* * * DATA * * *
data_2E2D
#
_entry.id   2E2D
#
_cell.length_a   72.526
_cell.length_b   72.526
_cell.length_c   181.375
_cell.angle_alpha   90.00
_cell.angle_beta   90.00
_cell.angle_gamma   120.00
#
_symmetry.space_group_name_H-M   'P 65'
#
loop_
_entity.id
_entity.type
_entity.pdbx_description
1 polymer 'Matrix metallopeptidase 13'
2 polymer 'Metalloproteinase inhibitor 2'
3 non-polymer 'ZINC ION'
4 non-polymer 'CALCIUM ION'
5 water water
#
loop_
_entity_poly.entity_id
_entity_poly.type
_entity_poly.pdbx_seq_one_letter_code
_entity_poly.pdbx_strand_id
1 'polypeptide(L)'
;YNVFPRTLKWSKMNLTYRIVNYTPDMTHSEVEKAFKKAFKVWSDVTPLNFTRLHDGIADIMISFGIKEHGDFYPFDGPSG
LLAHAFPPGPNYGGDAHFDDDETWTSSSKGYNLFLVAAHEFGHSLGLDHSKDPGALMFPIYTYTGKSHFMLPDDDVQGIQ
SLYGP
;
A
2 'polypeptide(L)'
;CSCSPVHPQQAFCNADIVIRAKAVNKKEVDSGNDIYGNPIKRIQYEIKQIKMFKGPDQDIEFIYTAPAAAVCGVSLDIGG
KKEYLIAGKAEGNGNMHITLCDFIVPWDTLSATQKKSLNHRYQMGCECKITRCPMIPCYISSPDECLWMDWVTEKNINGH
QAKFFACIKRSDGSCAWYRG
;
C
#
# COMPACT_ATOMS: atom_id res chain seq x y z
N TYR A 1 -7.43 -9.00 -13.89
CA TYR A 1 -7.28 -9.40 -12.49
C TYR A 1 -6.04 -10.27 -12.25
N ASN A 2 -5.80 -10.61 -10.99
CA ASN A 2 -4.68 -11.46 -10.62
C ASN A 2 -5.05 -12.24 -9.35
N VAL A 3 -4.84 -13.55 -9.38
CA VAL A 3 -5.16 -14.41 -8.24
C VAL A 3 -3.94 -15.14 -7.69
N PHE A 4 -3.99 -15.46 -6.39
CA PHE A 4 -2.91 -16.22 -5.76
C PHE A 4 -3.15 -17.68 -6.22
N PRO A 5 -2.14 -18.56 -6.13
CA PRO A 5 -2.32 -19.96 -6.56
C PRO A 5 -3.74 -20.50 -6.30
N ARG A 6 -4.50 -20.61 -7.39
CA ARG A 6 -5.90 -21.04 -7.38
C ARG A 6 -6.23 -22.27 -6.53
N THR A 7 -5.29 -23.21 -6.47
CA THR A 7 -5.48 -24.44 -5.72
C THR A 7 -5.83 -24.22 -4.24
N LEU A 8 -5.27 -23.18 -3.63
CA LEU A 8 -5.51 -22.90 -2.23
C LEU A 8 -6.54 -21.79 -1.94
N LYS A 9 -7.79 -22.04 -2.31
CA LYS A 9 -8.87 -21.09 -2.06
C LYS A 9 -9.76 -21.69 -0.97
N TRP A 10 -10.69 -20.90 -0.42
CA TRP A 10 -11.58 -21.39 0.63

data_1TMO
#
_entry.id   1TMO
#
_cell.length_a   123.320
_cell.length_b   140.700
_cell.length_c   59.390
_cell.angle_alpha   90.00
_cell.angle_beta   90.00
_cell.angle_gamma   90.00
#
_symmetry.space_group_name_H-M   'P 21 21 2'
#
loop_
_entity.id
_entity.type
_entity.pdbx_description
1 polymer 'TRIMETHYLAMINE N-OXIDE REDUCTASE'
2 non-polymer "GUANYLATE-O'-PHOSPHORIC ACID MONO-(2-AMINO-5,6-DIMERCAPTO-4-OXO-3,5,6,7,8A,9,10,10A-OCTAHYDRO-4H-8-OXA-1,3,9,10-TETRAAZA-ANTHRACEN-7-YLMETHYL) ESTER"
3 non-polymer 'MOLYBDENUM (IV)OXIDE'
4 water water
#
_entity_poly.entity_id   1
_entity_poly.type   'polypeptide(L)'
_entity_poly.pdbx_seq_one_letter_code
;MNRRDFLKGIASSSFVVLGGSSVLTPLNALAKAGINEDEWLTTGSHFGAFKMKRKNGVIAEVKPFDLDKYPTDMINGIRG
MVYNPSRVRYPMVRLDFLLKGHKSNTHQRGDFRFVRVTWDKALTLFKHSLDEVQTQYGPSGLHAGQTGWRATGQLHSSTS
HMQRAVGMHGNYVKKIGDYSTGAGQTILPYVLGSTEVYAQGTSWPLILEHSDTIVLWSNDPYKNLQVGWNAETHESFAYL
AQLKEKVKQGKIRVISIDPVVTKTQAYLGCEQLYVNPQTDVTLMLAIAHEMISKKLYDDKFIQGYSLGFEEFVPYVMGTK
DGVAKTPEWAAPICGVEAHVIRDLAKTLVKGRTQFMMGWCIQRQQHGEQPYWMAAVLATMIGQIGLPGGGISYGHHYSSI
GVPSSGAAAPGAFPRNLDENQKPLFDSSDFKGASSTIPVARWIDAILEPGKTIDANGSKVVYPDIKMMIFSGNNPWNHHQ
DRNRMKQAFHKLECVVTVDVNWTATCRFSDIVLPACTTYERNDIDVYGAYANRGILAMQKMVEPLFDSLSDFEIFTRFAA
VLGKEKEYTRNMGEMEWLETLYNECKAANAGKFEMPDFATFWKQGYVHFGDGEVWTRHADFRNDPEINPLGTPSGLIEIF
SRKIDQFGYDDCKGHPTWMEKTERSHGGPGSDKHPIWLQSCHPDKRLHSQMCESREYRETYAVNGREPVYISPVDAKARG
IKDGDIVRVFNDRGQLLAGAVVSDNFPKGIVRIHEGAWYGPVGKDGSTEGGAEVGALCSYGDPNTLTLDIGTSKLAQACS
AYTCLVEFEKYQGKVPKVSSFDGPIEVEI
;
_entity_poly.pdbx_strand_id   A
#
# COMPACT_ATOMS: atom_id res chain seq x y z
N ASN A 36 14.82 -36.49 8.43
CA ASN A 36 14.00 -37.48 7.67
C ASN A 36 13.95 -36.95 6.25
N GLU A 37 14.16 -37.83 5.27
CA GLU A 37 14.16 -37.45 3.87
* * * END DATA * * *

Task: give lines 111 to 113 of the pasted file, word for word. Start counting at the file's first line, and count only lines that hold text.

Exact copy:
# COMPACT_ATOMS: atom_id res chain seq x y z
N ASN A 36 14.82 -36.49 8.43
CA ASN A 36 14.00 -37.48 7.67